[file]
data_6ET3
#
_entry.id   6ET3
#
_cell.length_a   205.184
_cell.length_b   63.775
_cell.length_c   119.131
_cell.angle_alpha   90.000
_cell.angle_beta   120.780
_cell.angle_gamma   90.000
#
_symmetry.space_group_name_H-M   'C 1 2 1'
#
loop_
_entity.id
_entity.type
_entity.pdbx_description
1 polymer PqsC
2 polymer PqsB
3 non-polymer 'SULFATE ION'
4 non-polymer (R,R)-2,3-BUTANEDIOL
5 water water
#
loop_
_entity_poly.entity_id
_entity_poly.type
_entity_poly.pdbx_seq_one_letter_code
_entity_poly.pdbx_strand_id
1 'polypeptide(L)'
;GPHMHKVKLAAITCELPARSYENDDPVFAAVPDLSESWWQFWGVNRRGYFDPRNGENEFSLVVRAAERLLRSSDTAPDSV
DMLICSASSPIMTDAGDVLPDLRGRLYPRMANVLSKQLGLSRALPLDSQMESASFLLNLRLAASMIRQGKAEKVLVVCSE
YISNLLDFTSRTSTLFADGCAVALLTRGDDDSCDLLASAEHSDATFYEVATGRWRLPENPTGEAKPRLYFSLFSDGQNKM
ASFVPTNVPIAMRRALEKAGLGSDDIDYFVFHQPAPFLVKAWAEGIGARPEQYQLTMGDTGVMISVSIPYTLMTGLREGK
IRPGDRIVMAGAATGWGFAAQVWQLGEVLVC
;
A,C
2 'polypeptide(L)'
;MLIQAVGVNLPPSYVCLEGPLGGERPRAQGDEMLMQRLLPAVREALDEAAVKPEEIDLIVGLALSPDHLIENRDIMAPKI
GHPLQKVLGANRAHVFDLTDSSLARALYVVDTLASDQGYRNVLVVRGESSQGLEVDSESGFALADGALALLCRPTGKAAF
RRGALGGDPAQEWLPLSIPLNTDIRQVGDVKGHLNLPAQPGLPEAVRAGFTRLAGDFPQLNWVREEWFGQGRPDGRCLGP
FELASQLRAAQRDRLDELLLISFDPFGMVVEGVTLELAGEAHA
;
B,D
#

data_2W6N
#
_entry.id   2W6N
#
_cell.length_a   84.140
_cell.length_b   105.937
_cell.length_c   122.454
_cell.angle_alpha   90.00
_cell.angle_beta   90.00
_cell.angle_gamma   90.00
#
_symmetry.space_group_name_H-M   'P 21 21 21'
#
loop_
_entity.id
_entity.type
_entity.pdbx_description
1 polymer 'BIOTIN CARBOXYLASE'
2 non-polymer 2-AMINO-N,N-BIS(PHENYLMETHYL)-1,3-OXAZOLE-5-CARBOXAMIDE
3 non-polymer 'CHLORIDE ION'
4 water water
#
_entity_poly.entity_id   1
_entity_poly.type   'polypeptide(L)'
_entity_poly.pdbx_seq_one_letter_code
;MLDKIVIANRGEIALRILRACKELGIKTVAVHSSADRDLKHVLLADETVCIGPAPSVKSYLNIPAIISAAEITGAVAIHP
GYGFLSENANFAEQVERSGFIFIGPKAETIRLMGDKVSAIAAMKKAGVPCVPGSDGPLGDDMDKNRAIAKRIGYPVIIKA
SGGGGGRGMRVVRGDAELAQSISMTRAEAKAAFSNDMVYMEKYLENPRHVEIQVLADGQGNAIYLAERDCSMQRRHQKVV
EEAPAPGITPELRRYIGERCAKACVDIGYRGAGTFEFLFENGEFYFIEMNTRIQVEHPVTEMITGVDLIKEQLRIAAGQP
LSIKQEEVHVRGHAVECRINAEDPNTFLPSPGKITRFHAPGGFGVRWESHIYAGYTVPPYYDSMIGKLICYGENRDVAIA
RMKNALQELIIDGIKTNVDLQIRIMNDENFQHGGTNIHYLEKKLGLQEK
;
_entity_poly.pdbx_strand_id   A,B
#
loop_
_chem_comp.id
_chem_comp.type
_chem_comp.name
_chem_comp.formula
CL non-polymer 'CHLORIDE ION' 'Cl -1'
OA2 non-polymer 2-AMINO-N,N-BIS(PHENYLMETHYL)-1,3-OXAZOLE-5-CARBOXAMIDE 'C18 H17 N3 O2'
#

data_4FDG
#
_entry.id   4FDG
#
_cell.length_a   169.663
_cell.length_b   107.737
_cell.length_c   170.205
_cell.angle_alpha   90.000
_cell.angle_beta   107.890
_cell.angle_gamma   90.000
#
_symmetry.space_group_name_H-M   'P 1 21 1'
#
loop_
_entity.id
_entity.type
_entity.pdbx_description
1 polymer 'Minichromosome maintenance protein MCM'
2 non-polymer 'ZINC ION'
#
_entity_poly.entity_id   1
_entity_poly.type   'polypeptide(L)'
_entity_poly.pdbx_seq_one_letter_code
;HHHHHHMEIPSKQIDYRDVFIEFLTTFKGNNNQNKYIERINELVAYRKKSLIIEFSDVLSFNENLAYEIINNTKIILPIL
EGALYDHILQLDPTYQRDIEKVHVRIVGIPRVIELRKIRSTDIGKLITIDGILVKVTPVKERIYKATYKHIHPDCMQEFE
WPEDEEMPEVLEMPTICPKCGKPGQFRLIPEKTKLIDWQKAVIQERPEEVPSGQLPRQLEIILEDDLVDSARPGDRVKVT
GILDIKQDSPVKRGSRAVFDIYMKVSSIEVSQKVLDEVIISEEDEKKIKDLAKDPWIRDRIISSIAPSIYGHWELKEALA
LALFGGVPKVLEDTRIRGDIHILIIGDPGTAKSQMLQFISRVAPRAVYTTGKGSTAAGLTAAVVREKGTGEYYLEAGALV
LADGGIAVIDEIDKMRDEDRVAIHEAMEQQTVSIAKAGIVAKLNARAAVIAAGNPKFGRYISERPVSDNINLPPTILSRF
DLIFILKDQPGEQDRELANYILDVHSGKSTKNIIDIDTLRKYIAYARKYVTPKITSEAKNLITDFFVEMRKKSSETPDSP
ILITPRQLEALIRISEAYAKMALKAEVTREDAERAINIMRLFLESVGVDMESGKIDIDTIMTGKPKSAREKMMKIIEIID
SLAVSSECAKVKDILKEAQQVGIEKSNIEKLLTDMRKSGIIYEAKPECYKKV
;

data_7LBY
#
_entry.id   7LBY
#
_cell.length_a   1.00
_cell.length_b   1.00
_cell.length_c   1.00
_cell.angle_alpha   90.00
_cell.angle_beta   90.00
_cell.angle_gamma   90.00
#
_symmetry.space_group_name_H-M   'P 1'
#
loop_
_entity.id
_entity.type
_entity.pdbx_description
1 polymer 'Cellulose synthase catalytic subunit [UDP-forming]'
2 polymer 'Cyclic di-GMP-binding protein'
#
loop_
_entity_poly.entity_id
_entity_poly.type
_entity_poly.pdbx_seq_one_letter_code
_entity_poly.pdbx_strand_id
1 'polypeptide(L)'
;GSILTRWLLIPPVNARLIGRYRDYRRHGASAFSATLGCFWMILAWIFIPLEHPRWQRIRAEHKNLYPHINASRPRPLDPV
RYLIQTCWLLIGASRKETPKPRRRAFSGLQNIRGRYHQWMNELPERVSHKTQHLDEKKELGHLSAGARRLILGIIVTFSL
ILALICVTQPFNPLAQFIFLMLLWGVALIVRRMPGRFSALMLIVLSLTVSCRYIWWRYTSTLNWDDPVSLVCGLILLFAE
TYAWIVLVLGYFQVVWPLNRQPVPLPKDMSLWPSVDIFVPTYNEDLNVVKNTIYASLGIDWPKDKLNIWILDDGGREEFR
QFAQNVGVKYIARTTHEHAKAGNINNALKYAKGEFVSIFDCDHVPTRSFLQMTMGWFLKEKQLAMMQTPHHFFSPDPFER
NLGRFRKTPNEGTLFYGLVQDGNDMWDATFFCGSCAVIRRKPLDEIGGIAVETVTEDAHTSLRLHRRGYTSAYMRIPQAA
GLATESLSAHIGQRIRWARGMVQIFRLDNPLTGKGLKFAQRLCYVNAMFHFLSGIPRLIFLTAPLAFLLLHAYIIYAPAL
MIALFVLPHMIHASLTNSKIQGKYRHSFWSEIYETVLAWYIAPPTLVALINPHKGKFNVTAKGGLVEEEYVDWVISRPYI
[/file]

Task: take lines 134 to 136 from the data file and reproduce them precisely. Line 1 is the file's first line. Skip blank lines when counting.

_entity.id
_entity.type
_entity.pdbx_description